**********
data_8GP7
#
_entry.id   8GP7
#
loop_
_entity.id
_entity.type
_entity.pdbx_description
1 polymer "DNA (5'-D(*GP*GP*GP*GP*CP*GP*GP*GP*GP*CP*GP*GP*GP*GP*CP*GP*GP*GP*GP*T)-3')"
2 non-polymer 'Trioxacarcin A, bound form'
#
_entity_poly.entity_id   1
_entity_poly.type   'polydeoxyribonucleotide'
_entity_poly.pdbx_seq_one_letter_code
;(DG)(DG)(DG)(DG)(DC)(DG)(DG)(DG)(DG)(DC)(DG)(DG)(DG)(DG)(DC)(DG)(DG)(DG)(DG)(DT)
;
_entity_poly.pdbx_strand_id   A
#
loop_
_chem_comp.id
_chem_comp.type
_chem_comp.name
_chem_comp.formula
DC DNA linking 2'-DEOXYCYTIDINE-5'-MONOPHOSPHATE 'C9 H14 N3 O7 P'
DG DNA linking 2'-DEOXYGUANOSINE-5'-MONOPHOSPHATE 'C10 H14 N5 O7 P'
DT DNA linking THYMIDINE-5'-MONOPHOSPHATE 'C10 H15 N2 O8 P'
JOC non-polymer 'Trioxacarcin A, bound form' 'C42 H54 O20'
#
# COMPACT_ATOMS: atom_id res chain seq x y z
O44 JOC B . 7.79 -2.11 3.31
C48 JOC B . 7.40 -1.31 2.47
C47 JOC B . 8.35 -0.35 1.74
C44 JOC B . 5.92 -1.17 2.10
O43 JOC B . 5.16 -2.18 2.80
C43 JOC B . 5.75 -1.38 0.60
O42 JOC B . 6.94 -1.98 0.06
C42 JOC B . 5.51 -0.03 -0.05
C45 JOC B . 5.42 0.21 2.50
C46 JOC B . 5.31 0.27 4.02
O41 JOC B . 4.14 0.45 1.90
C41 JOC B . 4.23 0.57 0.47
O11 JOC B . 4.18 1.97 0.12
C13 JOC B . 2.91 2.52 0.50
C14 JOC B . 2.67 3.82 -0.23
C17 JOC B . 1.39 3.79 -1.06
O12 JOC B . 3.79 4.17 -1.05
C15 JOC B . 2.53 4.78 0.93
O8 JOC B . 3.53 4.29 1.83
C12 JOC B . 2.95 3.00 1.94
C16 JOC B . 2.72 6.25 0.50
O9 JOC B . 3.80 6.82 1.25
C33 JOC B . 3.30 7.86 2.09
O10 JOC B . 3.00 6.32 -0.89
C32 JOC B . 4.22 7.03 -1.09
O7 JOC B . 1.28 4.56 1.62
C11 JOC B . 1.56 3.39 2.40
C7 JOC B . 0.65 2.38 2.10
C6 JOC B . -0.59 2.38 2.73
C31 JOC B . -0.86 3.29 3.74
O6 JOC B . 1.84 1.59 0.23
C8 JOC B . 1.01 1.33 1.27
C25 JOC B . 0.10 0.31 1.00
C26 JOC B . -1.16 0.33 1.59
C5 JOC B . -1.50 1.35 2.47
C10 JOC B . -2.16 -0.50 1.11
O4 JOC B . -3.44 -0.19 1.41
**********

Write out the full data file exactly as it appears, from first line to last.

data_8GP7
#
_entry.id   8GP7
#
loop_
_entity.id
_entity.type
_entity.pdbx_description
1 polymer "DNA (5'-D(*GP*GP*GP*GP*CP*GP*GP*GP*GP*CP*GP*GP*GP*GP*CP*GP*GP*GP*GP*T)-3')"
2 non-polymer 'Trioxacarcin A, bound form'
#
_entity_poly.entity_id   1
_entity_poly.type   'polydeoxyribonucleotide'
_entity_poly.pdbx_seq_one_letter_code
;(DG)(DG)(DG)(DG)(DC)(DG)(DG)(DG)(DG)(DC)(DG)(DG)(DG)(DG)(DC)(DG)(DG)(DG)(DG)(DT)
;
_entity_poly.pdbx_strand_id   A
#
loop_
_chem_comp.id
_chem_comp.type
_chem_comp.name
_chem_comp.formula
DC DNA linking 2'-DEOXYCYTIDINE-5'-MONOPHOSPHATE 'C9 H14 N3 O7 P'
DG DNA linking 2'-DEOXYGUANOSINE-5'-MONOPHOSPHATE 'C10 H14 N5 O7 P'
DT DNA linking THYMIDINE-5'-MONOPHOSPHATE 'C10 H15 N2 O8 P'
JOC non-polymer 'Trioxacarcin A, bound form' 'C42 H54 O20'
#
# COMPACT_ATOMS: atom_id res chain seq x y z
O44 JOC B . 7.79 -2.11 3.31
C48 JOC B . 7.40 -1.31 2.47
C47 JOC B . 8.35 -0.35 1.74
C44 JOC B . 5.92 -1.17 2.10
O43 JOC B . 5.16 -2.18 2.80
C43 JOC B . 5.75 -1.38 0.60
O42 JOC B . 6.94 -1.98 0.06
C42 JOC B . 5.51 -0.03 -0.05
C45 JOC B . 5.42 0.21 2.50
C46 JOC B . 5.31 0.27 4.02
O41 JOC B . 4.14 0.45 1.90
C41 JOC B . 4.23 0.57 0.47
O11 JOC B . 4.18 1.97 0.12
C13 JOC B . 2.91 2.52 0.50
C14 JOC B . 2.67 3.82 -0.23
C17 JOC B . 1.39 3.79 -1.06
O12 JOC B . 3.79 4.17 -1.05
C15 JOC B . 2.53 4.78 0.93
O8 JOC B . 3.53 4.29 1.83
C12 JOC B . 2.95 3.00 1.94
C16 JOC B . 2.72 6.25 0.50
O9 JOC B . 3.80 6.82 1.25
C33 JOC B . 3.30 7.86 2.09
O10 JOC B . 3.00 6.32 -0.89
C32 JOC B . 4.22 7.03 -1.09
O7 JOC B . 1.28 4.56 1.62
C11 JOC B . 1.56 3.39 2.40
C7 JOC B . 0.65 2.38 2.10
C6 JOC B . -0.59 2.38 2.73
C31 JOC B . -0.86 3.29 3.74
O6 JOC B . 1.84 1.59 0.23
C8 JOC B . 1.01 1.33 1.27
C25 JOC B . 0.10 0.31 1.00
C26 JOC B . -1.16 0.33 1.59
C5 JOC B . -1.50 1.35 2.47
C10 JOC B . -2.16 -0.50 1.11
O4 JOC B . -3.44 -0.19 1.41